{{- if .Values.serviceAccount.create }}
kind: ServiceAccount
apiVersion: v1
  name: {{ include "mlflow.server-service-account-name" . }}
    {{- include "mlflow.labels" . | nindent 4 }}
  {{- with .Values.serviceAccount.annotations }}
    {{ toYaml . | nindent 4 }}
  {{- end }}
{{- end }}

Then we need a Kubernetes deployment. Deployment will take care of pods running our docker image. But we will use Helm template language instead of standard Kubernetes manifests to make it configurable.

apiVersion: apps/v1
kind: Deployment
  name: {{ include "mlflow.fullname" . }}-mlflow-server
  namespace: {{ .Release.Namespace }}
    {{- include "mlflow.labels" . | nindent 4 }}
  replicas: 1
      {{- include "mlflow.selectorLabels" . | nindent 6 }}
    {{- with .Values.podAnnotations }}
        {{- toYaml . | nindent 8 }}
    {{- end }}
        {{- include "mlflow.selectorLabels" . | nindent 8 }}
      {{- if .Values.serviceAccount.create }}
      serviceAccountName: {{ include "mlflow.server-service-account-name" . }}
      {{- end }}
      {{- with .Values.imagePullSecrets }}
        {{- toYaml . | nindent 8 }}
      {{- end }}
        {{- toYaml .Values.podSecurityContext | nindent 8 }}
        - name: {{ .Chart.Name }}
            {{- toYaml .Values.securityContext | nindent 12 }}
          image: "{{ .Values.image.repository }}:{{ .Values.image.tag }}"
          imagePullPolicy: {{ .Values.image.pullPolicy }}
            - mlflow
            - server
            - --host=
            - --port={{ .Values.service.port }}
            - --workers={{ .Values.mlflow.workers }}
            - --backend-store-uri=$(BACKEND_STORE_URI)
            - --default-artifact-root={{ .Values.mlflow.defaultArtifactRoot }}
            - --serve-artifacts
            - name: LC_ALL
              value: C.UTF-8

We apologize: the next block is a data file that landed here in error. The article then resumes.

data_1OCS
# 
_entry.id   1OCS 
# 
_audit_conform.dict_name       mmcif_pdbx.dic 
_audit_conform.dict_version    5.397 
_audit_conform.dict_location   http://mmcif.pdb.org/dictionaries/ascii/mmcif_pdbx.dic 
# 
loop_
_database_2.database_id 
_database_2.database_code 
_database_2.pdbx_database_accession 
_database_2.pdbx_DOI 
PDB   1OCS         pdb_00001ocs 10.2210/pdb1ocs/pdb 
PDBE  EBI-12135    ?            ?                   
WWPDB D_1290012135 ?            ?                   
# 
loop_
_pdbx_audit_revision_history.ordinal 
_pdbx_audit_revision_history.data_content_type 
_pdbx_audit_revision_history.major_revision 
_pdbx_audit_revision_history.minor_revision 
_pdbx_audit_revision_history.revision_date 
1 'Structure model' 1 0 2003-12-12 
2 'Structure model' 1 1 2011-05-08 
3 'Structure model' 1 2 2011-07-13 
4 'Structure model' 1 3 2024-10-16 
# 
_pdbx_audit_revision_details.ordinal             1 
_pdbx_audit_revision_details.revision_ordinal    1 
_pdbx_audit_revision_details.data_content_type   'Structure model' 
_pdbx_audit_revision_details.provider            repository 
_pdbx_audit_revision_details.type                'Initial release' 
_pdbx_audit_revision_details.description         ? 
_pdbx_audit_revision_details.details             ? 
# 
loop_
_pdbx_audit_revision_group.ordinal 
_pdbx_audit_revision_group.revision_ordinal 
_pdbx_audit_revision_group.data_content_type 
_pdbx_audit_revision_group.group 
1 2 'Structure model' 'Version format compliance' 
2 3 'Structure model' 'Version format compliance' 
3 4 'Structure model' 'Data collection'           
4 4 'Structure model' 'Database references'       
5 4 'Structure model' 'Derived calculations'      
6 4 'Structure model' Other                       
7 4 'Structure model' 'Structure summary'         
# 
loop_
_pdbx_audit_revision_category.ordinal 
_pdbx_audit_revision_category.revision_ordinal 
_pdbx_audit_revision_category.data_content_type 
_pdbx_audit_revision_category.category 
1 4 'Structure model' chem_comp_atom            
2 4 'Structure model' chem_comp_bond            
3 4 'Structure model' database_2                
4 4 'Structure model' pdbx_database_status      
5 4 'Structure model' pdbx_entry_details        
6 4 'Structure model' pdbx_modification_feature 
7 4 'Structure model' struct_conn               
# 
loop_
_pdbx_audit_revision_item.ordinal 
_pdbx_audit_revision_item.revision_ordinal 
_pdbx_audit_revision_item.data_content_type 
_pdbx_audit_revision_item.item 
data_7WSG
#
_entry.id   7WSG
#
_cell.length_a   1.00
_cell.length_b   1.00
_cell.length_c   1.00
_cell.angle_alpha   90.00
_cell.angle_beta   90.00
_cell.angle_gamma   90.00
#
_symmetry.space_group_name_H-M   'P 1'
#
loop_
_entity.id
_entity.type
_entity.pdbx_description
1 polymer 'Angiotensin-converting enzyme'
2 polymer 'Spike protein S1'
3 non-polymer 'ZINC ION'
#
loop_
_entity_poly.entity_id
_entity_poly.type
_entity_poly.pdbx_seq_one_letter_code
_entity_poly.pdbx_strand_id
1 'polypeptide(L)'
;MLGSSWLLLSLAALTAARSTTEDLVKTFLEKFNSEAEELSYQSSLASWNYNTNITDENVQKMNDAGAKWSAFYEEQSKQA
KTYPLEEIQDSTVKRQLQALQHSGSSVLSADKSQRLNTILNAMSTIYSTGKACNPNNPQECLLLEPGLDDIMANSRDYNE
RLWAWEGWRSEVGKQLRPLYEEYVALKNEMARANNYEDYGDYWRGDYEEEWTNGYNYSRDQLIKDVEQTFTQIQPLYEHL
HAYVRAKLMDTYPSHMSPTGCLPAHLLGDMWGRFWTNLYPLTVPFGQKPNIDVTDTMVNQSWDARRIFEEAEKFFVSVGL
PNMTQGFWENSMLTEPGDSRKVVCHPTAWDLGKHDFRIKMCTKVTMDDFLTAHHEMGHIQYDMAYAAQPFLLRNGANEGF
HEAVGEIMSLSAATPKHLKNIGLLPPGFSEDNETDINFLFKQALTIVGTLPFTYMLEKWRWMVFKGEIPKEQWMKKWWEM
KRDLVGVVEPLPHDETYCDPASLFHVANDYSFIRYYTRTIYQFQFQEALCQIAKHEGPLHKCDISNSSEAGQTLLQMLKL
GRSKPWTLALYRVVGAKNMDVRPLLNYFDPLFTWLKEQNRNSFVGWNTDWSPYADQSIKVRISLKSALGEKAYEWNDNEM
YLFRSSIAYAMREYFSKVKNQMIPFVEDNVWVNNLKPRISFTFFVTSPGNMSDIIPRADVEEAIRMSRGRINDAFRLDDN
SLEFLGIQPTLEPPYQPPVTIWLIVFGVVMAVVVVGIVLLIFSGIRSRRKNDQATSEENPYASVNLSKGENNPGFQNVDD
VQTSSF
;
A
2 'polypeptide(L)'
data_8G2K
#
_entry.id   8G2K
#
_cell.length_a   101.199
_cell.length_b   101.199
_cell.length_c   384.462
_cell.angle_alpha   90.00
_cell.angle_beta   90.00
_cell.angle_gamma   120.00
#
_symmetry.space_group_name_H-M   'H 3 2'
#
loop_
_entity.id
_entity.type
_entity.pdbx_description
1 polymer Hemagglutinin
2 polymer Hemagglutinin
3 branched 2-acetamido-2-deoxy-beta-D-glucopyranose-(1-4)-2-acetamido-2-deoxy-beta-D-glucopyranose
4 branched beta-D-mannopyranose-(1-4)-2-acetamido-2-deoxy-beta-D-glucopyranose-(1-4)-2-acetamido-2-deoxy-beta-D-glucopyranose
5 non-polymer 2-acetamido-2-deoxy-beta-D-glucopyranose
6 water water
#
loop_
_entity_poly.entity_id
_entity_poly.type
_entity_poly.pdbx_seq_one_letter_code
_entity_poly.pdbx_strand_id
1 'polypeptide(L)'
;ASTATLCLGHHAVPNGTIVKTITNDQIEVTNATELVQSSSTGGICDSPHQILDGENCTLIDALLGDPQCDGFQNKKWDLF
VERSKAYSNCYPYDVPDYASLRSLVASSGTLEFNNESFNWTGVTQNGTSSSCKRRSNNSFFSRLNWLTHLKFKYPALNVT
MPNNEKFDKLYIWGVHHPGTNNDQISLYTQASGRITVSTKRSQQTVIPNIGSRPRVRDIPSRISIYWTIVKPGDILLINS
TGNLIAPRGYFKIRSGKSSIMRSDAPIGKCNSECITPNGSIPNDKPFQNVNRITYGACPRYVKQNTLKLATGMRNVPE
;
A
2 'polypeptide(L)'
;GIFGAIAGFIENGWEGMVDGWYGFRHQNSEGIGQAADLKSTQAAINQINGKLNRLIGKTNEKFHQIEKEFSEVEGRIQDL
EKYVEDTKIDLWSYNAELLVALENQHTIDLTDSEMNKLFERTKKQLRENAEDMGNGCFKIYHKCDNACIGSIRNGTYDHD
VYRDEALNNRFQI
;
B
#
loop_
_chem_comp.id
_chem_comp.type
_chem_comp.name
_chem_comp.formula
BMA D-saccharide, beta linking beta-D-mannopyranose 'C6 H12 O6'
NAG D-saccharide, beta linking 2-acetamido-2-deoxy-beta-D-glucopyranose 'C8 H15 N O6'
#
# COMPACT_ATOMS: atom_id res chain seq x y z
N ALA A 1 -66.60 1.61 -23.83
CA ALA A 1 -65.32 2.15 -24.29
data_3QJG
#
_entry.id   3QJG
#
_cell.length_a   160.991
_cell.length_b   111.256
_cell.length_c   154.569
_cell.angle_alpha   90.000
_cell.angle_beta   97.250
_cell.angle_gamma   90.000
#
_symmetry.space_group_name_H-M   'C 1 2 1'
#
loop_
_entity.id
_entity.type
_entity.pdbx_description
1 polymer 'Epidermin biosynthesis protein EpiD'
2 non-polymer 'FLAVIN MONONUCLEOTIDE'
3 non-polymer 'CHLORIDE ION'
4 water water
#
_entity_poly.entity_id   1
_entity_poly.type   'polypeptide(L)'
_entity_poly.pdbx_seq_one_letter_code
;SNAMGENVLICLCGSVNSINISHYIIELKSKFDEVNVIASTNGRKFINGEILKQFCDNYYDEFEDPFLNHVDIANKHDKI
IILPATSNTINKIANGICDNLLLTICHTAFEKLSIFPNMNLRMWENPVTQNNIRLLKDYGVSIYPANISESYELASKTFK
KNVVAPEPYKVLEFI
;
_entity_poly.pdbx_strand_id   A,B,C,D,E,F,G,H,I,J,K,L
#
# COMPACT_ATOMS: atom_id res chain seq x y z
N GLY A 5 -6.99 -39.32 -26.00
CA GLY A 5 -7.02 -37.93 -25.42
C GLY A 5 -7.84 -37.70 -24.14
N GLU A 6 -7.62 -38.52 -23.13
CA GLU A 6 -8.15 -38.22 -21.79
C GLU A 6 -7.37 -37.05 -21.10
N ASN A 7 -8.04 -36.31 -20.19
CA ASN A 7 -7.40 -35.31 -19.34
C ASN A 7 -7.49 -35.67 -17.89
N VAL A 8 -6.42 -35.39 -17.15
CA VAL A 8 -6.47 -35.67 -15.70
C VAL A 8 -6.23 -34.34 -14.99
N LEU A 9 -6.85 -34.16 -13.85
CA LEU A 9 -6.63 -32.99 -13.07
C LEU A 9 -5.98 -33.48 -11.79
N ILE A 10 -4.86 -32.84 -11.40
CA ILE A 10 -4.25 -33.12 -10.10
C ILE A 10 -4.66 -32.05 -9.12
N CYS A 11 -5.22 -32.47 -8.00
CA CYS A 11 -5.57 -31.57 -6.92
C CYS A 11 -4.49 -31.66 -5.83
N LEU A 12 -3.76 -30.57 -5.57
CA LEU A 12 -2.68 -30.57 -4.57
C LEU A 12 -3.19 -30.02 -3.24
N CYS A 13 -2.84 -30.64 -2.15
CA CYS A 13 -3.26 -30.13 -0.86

- name: LANG
              value: C.UTF-8
            - name: BACKEND_STORE_URI
                  name: {{ .Values.mlflow.backendStoreUriSecretName }}
                  key: value
            - name: http
              containerPort: {{ .Values.service.port }}
              protocol: TCP
              path: /
              port: http
              path: /
              port: http
            {{- toYaml .Values.resources | nindent 12 }}
      {{- with .Values.nodeSelector }}
        {{- toYaml . | nindent 8 }}
      {{- end }}
      {{- with .Values.affinity }}
        {{- toYaml . | nindent 8 }}
      {{- end }}
      {{- with .Values.tolerations }}
        {{- toYaml . | nindent 8 }}
      {{- end }}

Now you should have a working helm chart for mlflow. All that’s left to do is create a values.yaml that will set configurable options from your chart.

In our case, we need to set link to the docker image, credentials for the database:

  repository: ""
  tag: ""
  pullPolicy: IfNotPresent

  defaultArtifactRoot: ""
  backendStoreUriSecretName: ""
  workers: 1

  create: false
  name: ""
  annotations: {}

  enabled: false
  name: ""

    alb.ingress.kubernetes.io/scheme: internal
    alb.ingress.kubernetes.io/target-type: ip
    alb.ingress.kubernetes.io/healthcheck-path: /

  ingressClassName:  alb

  path: /*

  type: ClusterIP
  port: 2202

    cpu: 2
    memory: 4Gi
    cpu: 2
    memory: 4Gi

nameOverride: ""

fullnameOverride: ""

imagePullSecrets: []

podAnnotations: {}

podSecurityContext: {}

securityContext: {}

nodeSelector: {}

tolerations: []

affinity: {}

Finally, our chart is ready to be installed. For simplicity and first test, you can install it using just the helm tool

helm install mlflow -f values.yaml --namespace mlflow chart/

After your basic deployment works, you can switch to Terraform and deploy it using helm release resources. You will also probably need to create IAM roles and link it with service accounts to get proper permissions.

We hope this gives you a better idea about how Airflow on Kubernetes (EKS) can be deployed along with MLflow. If you struggle or have any questions, please reach out to us and we will be happy to help.